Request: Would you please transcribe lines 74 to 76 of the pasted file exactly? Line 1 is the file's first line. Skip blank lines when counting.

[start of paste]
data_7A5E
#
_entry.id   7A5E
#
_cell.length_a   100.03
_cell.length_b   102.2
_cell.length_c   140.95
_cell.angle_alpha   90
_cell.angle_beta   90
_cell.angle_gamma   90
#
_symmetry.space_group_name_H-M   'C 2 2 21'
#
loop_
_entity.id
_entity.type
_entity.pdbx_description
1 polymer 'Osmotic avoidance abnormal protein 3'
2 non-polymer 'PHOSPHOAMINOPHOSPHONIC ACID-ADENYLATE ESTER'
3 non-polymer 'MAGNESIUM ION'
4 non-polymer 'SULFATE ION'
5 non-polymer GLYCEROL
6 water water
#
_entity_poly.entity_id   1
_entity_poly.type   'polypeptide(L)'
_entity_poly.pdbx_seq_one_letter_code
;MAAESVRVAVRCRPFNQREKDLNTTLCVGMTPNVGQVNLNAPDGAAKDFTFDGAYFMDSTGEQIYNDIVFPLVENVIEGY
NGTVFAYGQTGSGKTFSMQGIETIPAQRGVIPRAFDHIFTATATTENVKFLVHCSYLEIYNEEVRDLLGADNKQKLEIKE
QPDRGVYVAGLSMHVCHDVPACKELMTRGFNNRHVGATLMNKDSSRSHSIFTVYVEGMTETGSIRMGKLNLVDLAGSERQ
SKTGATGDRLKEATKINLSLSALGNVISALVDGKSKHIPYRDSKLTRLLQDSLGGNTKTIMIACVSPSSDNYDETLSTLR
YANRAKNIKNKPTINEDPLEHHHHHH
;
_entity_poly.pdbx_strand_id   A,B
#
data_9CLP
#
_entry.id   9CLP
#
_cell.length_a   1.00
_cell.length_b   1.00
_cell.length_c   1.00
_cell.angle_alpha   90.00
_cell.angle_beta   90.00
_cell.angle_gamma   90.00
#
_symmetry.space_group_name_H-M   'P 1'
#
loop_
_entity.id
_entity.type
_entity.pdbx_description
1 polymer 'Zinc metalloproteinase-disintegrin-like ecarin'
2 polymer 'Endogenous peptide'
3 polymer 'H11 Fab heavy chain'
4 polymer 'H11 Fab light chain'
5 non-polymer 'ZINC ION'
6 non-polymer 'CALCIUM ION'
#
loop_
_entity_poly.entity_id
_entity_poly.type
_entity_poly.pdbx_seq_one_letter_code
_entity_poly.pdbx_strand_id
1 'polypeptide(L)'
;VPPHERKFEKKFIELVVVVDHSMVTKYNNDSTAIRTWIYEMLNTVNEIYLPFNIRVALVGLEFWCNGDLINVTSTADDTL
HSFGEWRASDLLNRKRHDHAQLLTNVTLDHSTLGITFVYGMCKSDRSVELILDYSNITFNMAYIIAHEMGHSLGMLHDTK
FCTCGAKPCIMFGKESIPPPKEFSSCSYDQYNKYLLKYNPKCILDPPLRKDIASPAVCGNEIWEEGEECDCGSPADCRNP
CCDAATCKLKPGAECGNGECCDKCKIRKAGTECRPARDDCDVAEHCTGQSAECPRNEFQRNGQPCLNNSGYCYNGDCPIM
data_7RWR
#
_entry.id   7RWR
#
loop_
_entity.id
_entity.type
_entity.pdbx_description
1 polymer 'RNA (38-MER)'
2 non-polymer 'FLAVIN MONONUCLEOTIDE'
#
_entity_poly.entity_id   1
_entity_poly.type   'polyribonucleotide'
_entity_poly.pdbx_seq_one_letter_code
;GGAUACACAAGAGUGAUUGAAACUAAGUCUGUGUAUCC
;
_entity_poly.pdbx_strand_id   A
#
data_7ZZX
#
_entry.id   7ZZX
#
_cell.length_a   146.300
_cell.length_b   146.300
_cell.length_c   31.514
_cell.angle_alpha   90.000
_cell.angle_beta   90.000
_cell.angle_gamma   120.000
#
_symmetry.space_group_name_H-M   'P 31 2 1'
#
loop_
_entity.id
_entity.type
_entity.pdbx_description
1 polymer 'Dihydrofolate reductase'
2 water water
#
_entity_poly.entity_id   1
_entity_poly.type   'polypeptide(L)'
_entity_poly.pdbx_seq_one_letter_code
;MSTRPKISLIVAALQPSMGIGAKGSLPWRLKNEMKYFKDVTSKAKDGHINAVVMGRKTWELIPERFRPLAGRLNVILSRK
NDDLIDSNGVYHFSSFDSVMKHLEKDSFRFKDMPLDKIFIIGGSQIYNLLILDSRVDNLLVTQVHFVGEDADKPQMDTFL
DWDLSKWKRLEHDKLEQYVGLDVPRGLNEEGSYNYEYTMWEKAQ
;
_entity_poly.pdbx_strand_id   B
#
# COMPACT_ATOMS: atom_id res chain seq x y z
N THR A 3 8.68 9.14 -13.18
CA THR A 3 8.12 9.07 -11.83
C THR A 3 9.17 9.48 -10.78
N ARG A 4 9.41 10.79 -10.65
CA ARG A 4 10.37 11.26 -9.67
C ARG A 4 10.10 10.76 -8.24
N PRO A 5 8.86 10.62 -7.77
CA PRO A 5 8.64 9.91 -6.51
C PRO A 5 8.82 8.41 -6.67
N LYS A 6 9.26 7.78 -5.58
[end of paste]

loop_
_entity.id
_entity.type